“This moment demands that we do everything we can do,” Sarah Frank, the granddaughter of a Chicago steel baron and one of the leading political agitators within Resource Generation, told Recode.
Before the 2018 midterms, Frank and four other Resource Generation members tapped their network to raise $200,000 to back candidates running for New York state office in the Democratic primary. But because Resource Generation is a C3, this all had to happen covertly.
“Oh, my god,” Frank recalled thinking, “I’m doing this thing and I can’t send it out to our listserv.”
How politics could threaten and transform your neighborhood charity
But there could indeed be losers from this new push, both from the charities that wish philanthropy wasn’t getting so politicized and from activists who think it’s not getting politicized enough.
The most obvious losers are the traditional charities that could see donors start shifting their money away from C3s and toward C4s.
People only have a certain amount of disposable money to spend on philanthropy of all types. So to some extent, it is indeed zero-sum — and charity could be undercut.
Melissa Berman, who advises traditional foundations on how to award money, told Recode she has seen data that shows the share of money that goes to politics instead of philanthropy tends to spike in the lead-up to presidential elections. While political gifts are usually about 2 percent of a month’s total philanthropic giving, that share jumped to about 12 percent before the 2012 and 2016 elections. (Philanthropic giving falls in the aggregate, as well.)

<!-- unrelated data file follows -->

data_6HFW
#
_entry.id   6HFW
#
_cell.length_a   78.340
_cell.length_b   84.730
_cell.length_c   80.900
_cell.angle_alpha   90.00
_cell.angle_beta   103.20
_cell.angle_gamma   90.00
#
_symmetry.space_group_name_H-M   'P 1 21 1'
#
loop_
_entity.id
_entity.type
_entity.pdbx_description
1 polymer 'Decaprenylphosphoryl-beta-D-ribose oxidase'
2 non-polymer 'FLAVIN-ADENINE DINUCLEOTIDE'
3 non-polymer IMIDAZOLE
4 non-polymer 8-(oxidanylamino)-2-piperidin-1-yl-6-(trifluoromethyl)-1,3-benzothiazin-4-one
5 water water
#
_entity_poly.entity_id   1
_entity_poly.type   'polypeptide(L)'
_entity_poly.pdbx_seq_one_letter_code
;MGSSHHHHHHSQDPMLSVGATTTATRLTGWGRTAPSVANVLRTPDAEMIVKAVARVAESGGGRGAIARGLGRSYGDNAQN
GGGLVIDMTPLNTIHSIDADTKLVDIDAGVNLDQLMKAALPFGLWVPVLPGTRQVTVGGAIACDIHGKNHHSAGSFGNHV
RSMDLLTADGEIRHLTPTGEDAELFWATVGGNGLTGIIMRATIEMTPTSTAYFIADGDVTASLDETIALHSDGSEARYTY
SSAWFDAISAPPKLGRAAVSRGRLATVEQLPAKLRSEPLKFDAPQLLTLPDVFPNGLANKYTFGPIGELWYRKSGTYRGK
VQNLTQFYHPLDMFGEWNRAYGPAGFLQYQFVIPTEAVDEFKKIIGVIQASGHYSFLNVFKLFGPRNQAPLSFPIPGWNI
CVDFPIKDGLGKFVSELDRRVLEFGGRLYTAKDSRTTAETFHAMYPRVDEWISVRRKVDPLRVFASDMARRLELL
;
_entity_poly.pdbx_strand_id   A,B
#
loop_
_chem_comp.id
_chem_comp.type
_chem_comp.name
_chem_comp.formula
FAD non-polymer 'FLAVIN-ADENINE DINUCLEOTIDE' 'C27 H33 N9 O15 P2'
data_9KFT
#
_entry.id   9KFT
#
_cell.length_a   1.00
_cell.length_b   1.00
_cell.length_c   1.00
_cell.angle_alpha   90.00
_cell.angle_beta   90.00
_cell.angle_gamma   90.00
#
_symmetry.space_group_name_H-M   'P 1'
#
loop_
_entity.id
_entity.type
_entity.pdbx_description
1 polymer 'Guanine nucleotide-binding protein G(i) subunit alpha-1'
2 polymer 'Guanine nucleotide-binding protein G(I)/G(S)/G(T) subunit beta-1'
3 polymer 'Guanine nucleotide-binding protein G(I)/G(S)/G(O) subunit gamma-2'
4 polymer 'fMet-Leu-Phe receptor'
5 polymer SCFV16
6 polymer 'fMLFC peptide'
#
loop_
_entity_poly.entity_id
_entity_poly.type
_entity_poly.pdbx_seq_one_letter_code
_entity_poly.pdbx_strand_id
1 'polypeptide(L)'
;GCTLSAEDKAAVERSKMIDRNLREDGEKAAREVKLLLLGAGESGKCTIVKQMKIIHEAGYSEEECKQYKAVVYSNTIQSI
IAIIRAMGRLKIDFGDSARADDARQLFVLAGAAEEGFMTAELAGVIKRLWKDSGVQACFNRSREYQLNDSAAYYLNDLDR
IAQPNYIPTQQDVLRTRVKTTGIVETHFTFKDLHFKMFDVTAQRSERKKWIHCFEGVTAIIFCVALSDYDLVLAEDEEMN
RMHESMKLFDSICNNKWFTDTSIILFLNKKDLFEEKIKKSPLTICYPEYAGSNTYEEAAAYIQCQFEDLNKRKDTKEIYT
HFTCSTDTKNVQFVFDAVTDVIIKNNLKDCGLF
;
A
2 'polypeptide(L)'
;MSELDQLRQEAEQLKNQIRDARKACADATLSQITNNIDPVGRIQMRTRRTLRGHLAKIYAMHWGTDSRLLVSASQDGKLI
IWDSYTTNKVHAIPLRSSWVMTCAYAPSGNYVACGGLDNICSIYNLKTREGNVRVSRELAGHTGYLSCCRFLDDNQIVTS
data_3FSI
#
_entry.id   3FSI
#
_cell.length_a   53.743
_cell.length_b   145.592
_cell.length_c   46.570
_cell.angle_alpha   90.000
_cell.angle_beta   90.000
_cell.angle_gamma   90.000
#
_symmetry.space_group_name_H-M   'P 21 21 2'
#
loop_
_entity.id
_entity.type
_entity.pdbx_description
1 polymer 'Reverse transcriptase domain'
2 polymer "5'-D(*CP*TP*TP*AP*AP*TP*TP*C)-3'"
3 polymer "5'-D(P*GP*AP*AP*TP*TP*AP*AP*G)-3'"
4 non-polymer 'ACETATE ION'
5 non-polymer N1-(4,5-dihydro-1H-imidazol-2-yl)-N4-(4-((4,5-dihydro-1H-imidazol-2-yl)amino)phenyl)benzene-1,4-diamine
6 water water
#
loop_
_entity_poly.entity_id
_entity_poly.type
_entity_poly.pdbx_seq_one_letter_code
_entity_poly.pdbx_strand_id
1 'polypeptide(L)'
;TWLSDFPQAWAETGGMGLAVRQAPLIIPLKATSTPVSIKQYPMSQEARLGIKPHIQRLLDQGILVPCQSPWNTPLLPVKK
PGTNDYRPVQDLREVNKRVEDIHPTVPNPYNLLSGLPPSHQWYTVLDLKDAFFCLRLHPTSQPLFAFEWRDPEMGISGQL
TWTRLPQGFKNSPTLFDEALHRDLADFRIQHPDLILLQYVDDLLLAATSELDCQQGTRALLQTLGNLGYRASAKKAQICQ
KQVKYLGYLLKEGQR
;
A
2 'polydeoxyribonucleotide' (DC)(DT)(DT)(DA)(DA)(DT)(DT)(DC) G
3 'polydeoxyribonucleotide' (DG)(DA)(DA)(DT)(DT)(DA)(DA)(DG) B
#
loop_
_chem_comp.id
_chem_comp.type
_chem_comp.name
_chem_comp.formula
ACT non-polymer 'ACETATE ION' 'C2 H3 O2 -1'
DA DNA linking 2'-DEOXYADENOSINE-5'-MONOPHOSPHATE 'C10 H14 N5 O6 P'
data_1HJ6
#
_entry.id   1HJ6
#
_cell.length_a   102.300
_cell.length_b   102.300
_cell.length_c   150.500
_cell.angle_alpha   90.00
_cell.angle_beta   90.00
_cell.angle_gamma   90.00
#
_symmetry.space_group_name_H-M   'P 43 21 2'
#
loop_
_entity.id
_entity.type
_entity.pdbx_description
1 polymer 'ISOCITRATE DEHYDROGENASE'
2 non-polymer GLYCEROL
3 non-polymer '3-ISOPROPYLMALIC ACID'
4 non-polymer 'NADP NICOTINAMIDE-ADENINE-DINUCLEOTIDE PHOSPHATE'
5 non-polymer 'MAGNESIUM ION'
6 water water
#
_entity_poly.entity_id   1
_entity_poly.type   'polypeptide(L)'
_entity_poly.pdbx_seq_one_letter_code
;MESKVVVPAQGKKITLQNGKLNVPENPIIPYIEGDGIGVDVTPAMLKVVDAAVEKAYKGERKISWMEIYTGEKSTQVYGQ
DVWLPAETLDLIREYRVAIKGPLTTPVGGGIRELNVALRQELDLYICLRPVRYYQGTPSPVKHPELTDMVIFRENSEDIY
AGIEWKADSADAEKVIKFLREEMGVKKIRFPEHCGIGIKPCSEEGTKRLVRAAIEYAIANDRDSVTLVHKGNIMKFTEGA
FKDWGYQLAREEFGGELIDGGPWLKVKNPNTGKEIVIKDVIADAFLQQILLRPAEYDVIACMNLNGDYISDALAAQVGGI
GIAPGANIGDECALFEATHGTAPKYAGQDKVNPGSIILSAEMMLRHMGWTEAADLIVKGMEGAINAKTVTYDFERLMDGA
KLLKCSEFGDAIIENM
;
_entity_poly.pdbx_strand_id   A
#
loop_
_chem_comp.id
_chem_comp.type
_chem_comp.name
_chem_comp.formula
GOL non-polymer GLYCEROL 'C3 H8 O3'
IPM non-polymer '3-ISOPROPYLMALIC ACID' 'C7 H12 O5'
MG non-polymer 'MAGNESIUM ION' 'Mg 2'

“There is some risk to traditional charitable organizations. Part of the question of risk for traditional charities is whether these younger, social-change agents budget their money,” Berman explained. “If I give $1,000 to a political campaign, that comes out of the $1,000 I’d be giving to an anti-hunger initiative. Absolutely, some people budget that way.”